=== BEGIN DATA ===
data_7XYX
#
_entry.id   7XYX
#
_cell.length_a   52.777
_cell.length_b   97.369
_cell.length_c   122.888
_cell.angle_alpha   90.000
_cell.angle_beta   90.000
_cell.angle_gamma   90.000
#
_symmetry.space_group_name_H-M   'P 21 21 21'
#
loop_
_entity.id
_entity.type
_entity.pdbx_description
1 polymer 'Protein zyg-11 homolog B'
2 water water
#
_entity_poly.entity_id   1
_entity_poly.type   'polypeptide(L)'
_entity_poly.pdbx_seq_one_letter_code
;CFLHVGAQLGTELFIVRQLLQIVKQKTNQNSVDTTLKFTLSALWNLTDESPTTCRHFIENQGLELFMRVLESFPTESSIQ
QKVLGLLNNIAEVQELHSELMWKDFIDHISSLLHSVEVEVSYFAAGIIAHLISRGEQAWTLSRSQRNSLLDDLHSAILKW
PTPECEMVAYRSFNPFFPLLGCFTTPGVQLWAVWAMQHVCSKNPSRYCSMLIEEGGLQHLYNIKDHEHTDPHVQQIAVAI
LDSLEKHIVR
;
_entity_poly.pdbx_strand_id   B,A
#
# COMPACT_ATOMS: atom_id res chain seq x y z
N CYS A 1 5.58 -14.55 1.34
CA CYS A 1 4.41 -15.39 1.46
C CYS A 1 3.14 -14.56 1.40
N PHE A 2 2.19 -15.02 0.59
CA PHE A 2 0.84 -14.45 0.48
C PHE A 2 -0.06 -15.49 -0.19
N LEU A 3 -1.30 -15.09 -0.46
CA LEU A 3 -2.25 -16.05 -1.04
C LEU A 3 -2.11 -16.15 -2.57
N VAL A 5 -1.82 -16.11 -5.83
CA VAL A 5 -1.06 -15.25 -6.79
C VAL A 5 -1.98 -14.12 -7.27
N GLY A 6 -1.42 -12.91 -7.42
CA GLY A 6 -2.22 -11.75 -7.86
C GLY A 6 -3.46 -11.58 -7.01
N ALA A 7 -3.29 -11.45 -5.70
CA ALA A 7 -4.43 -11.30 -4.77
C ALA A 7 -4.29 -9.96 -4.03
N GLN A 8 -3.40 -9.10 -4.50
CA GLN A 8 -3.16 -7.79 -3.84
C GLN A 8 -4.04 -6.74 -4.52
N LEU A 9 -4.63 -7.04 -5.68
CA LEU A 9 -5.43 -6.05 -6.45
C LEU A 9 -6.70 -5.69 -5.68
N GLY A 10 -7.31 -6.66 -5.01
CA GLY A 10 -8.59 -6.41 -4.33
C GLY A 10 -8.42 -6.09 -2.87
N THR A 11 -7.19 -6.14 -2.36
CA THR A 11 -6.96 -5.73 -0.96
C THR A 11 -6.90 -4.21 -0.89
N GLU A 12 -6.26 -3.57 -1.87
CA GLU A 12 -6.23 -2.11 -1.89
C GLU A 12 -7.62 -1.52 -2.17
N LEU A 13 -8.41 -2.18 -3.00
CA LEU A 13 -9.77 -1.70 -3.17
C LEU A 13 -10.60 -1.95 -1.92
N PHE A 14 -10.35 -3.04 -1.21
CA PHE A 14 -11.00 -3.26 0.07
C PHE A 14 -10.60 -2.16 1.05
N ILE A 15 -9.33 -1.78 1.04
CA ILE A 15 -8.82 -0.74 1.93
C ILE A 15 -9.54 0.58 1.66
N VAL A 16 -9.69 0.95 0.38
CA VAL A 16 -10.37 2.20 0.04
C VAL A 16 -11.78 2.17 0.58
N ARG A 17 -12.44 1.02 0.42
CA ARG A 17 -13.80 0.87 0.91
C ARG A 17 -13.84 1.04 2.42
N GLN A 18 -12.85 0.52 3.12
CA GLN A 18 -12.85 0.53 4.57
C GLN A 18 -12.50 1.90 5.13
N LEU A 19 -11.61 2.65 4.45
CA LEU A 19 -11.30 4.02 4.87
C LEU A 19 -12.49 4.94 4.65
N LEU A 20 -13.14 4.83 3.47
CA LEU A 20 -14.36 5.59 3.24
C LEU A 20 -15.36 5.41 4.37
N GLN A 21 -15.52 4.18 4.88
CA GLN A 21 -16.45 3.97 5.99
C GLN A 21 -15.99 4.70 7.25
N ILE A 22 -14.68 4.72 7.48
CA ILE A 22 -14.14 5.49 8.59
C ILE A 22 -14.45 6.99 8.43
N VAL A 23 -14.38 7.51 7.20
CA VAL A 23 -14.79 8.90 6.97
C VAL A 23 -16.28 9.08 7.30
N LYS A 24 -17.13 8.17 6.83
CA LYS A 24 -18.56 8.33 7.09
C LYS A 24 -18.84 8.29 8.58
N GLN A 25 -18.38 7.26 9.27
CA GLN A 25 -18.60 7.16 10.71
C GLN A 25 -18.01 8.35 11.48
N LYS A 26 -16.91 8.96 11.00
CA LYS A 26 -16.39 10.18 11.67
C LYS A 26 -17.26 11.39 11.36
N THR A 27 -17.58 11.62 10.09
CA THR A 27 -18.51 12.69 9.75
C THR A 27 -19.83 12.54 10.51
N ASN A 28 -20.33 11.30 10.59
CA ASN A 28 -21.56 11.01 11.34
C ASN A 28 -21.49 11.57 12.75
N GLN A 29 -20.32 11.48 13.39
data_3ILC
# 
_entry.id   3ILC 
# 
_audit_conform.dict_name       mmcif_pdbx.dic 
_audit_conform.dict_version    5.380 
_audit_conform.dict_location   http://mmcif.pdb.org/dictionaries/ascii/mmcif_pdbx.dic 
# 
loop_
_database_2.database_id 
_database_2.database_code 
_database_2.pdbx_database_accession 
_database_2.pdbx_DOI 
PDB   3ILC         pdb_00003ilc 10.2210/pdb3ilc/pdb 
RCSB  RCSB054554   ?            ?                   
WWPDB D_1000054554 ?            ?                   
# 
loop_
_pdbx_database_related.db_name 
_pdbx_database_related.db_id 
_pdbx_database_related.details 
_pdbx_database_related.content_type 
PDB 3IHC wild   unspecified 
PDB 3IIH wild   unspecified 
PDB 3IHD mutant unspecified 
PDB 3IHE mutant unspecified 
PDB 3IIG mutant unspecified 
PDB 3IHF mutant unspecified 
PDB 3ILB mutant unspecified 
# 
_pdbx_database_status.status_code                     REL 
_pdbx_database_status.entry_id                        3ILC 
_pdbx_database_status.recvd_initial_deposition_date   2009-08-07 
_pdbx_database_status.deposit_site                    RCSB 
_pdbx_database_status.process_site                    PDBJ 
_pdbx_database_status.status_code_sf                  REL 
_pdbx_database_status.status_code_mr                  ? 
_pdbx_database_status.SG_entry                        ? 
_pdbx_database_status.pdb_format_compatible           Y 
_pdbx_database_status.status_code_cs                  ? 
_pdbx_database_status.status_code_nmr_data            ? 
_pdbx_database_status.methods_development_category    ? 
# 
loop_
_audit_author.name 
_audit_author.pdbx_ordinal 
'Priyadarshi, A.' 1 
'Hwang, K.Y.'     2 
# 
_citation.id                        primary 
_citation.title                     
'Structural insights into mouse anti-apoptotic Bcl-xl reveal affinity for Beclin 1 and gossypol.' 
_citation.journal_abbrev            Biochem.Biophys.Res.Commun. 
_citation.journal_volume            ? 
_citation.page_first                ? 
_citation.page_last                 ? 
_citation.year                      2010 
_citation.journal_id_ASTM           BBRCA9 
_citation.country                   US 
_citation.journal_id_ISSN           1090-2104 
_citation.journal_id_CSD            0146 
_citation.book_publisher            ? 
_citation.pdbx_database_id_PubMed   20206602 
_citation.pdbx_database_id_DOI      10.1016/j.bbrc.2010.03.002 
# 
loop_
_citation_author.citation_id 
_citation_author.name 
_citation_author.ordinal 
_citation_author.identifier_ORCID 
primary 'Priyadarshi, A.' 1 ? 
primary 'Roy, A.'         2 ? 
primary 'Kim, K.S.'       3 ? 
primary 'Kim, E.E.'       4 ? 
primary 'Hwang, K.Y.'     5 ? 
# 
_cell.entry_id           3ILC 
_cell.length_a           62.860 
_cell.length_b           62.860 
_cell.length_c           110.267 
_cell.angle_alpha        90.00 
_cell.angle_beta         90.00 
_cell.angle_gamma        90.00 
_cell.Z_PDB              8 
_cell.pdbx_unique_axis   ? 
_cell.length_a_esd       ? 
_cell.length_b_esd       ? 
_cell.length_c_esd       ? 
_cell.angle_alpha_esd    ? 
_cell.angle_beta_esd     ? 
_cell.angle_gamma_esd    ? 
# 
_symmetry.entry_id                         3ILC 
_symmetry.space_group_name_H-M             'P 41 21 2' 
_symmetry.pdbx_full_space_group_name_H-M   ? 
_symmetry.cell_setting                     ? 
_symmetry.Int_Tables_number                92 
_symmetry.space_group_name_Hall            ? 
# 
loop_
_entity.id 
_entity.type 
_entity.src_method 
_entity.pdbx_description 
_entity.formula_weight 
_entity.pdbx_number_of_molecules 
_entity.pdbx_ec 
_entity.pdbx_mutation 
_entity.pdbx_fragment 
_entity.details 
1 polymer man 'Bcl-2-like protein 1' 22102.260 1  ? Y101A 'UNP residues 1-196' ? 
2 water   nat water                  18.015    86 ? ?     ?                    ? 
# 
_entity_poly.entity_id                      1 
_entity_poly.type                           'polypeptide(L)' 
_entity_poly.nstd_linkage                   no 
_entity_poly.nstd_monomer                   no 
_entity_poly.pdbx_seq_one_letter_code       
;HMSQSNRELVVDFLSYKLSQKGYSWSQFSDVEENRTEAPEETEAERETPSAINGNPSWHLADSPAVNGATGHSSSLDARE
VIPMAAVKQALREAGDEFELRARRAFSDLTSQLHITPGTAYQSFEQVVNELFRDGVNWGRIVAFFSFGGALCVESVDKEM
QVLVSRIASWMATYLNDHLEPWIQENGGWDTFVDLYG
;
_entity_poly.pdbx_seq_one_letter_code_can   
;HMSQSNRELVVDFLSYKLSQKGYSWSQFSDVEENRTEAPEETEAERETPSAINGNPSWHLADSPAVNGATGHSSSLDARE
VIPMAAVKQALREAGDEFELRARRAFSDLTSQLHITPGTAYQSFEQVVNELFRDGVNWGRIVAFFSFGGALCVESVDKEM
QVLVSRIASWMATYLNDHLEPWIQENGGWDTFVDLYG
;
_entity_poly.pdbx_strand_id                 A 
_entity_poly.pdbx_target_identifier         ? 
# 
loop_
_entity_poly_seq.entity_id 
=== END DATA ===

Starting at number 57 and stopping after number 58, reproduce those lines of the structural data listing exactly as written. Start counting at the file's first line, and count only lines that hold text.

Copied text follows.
CA GLY A 10 -8.59 -6.41 -4.33
C GLY A 10 -8.42 -6.09 -2.87